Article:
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Focus on Epilepsy in Older Adults

Diagnosing and treating epilepsy in adults age 65 and older can be complex, and it may take time to find the right treatment. Rush has launched the first comprehensive epilepsy clinic in Chicago dedicated to treating epilepsy in older adults, serving a population that is often not optimally treated.

“Because epilepsy symptoms can be similar to dementia or heart arrhythmias, patients often are undiagnosed or misdiagnosed. Epilepsy often presents differently in older adults and can be subtle,” said Dr. Rebecca O’Dwyer, a neurologist at Rush and assistant professor in the Department of Neurological Sciences at Rush Medical College.

“While epilepsy in older patients is difficult to detect and often is confused with other conditions, which also include stroke and traumatic brain injury, when identified it can usually be easily controlled.”

Currently, one in four newly diagnosed epilepsy patients is 65 or older, and it's estimated that by 2020, about half of all people living with epilepsy will be 65 or older.

Epileptic seizures contribute to cognitive decline

The way in which seizures present adds to the confusion surrounding the condition in older adults. The risk of having a seizure increases with age and with use of certain medications.

When an older adult has a seizure, the symptoms may include confusion, falls, a nervous tick or repetitive fidgeting, and memory problems. Repeated seizures also may cause damage to the hippocampus portion of the brain, which is associated mainly with long-term memory.

“When someone with epilepsy is mistakenly misdiagnosed, uncontrolled seizures can lead to faster decline in cognition,” O’Dwyer said. “I believe there are more subtle seizures that can be identified earlier. The sooner we can diagnose a patient, the sooner we can treat the epilepsy and stop the cognitive decline or memory problems that it causes in older patients. Epilepsy is a treatable cause of dementia.”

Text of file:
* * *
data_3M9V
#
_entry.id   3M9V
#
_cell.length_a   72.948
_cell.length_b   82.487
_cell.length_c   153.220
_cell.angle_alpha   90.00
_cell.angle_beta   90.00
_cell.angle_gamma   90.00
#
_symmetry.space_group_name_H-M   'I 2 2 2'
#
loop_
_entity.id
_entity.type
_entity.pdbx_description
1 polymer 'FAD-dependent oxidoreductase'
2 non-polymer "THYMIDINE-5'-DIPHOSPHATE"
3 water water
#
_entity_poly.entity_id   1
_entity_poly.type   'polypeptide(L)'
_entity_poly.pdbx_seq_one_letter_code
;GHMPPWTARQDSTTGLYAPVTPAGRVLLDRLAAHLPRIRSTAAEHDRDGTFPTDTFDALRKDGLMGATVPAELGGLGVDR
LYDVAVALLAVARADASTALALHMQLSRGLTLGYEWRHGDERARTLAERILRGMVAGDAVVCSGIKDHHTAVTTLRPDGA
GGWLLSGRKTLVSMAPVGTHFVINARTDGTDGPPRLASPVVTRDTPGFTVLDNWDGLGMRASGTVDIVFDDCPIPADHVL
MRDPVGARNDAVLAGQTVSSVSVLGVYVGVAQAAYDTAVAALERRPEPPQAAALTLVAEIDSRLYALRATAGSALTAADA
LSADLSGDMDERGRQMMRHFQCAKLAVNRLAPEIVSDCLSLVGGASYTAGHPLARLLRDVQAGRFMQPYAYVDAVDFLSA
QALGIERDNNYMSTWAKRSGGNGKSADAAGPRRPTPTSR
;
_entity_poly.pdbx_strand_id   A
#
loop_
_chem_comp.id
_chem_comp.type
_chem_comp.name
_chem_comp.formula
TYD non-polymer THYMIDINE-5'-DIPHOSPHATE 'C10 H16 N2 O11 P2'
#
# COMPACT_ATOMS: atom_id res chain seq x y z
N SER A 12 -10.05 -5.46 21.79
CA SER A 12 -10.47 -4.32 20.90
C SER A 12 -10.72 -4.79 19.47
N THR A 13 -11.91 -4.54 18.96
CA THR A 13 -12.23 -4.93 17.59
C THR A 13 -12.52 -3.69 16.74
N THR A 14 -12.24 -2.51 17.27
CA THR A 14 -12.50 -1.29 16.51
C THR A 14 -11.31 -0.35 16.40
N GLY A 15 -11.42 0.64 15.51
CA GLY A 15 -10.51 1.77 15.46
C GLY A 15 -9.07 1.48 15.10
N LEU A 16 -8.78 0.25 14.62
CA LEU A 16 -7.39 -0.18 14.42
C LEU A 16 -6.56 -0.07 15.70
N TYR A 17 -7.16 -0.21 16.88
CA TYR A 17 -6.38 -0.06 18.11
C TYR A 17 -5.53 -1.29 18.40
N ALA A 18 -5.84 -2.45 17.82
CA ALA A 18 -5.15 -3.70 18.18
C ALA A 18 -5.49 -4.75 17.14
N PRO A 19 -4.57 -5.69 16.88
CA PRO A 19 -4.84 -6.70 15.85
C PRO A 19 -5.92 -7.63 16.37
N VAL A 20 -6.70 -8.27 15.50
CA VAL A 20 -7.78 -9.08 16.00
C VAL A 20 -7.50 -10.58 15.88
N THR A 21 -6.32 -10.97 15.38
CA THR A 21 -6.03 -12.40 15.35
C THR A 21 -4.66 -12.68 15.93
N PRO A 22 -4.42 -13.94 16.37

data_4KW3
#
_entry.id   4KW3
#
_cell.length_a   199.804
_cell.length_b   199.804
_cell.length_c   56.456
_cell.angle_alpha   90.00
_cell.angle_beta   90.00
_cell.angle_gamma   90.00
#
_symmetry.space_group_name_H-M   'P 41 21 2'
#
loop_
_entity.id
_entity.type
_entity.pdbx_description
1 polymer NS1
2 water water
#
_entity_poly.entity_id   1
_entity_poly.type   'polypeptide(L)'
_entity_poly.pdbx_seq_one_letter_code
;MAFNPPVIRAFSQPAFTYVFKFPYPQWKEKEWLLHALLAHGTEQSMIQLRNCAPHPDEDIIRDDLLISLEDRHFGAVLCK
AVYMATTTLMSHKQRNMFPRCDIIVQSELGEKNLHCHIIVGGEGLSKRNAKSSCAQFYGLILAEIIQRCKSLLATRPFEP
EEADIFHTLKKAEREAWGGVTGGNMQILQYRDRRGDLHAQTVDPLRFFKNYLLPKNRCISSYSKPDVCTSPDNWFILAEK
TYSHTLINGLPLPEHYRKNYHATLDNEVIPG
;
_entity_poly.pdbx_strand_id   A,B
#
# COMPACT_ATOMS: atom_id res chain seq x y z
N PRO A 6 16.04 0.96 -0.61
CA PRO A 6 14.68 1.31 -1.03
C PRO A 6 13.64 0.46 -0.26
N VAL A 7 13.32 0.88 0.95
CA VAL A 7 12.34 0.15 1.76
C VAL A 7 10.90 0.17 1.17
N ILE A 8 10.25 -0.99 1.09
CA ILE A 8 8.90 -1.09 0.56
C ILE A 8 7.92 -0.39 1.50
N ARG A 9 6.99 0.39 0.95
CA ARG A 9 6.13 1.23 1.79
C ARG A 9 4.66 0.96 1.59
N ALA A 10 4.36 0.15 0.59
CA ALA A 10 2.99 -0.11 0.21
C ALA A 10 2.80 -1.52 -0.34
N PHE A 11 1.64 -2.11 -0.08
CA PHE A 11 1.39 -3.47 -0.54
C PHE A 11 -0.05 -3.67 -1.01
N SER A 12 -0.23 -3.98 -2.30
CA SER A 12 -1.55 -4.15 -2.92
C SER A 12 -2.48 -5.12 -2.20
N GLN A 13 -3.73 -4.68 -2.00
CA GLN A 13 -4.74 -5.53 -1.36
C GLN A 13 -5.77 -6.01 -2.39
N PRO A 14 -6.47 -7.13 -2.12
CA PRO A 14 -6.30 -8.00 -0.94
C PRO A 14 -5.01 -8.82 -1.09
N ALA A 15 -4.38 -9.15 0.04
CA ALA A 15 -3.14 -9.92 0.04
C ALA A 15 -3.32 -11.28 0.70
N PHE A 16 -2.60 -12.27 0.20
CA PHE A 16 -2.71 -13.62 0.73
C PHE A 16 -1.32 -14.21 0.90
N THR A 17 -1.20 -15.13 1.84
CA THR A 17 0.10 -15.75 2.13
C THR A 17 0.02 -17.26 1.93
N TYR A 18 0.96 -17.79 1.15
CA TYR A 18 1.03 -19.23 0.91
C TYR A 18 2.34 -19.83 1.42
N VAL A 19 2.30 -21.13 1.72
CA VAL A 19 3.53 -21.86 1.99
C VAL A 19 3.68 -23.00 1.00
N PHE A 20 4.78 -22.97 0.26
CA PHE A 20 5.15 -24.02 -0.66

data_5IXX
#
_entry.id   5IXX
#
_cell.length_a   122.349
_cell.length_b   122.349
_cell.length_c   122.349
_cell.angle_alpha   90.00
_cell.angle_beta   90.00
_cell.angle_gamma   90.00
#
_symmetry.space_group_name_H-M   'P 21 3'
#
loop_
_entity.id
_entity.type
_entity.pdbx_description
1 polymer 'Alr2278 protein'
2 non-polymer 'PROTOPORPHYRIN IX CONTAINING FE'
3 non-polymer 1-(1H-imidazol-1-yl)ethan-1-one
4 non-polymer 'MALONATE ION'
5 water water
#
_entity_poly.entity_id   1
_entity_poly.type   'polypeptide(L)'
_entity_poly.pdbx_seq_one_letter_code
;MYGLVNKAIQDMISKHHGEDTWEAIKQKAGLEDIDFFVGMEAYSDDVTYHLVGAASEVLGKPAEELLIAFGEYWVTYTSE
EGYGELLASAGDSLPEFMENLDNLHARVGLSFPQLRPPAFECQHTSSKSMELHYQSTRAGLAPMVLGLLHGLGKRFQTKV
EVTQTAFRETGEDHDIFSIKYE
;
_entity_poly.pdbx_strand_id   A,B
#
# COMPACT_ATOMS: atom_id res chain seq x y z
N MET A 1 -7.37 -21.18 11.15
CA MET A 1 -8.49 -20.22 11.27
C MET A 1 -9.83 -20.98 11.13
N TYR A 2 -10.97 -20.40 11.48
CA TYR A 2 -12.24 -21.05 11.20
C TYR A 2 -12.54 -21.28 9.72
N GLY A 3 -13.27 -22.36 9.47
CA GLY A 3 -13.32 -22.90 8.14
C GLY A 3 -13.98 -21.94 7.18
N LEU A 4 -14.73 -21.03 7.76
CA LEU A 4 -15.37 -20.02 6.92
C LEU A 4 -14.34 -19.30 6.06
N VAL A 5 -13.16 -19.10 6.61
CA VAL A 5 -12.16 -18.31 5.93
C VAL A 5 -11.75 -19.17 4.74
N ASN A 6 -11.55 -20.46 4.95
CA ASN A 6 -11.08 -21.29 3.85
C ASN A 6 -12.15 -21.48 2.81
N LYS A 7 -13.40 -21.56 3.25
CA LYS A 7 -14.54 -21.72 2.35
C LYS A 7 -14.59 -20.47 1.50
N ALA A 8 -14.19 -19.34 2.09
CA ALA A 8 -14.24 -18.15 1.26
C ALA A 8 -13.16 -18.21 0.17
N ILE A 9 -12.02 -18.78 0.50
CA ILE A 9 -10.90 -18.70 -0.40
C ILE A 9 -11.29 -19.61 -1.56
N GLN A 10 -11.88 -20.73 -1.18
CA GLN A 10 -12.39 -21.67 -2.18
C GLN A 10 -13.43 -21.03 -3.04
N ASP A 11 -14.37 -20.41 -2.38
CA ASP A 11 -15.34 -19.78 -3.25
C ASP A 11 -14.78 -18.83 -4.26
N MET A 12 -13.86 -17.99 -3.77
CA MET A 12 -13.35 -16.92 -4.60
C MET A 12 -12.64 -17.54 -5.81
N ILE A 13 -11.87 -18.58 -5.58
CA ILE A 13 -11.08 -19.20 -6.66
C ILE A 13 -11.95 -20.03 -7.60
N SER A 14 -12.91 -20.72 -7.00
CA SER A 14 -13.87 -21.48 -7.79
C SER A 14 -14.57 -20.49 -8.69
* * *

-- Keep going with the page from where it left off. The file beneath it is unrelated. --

“Awareness and research is needed to understand it better, to treat it better,” O’Dwyer said. “With this clinic we hope to create a gold standard on how to treat epilepsy in older adults.”

The clinic will offer the latest research, diagnostic and treatment options, include the following:

  • Individualized medication regimens, with access to clinical trials for emerging treatments
  • Access to caregiver support services and groups
  • Systematic cognitive testing
  • Electroencephalographic (EEG) video monitoring
  • Single photon emission computerized tomography (SPECT)
  • Computerized brain mapping
  • Neuromodulatory or surgical therapies
  • Participation in prospective clinical studies
  • Advanced surgical treatment; Rush is the most experienced provider in Illinois of surgical treatment for epilepsy

Individualized treatment plans are created in partnership with patients and families by a multidisciplinary care team that includes the following care providers:

  • A neurologist with specialization in epilepsy and clinical neurophysiology
  • A dedicated social worker to support both patients and caregivers
  • Pharmacy staff                                                          

The team also works closely with Rush specialists from the Memory Clinic, the Movement Disorders Program, Geriatrics, and the psychiatry, rehabilitation and palliative care departments, as needed. 

For more information about the clinic, call (312) 942-5939.

Media Contact

Nancy Difiore
Associate Director, Media Relations
(312) 942-5159
nancy_difiore@rush.edu

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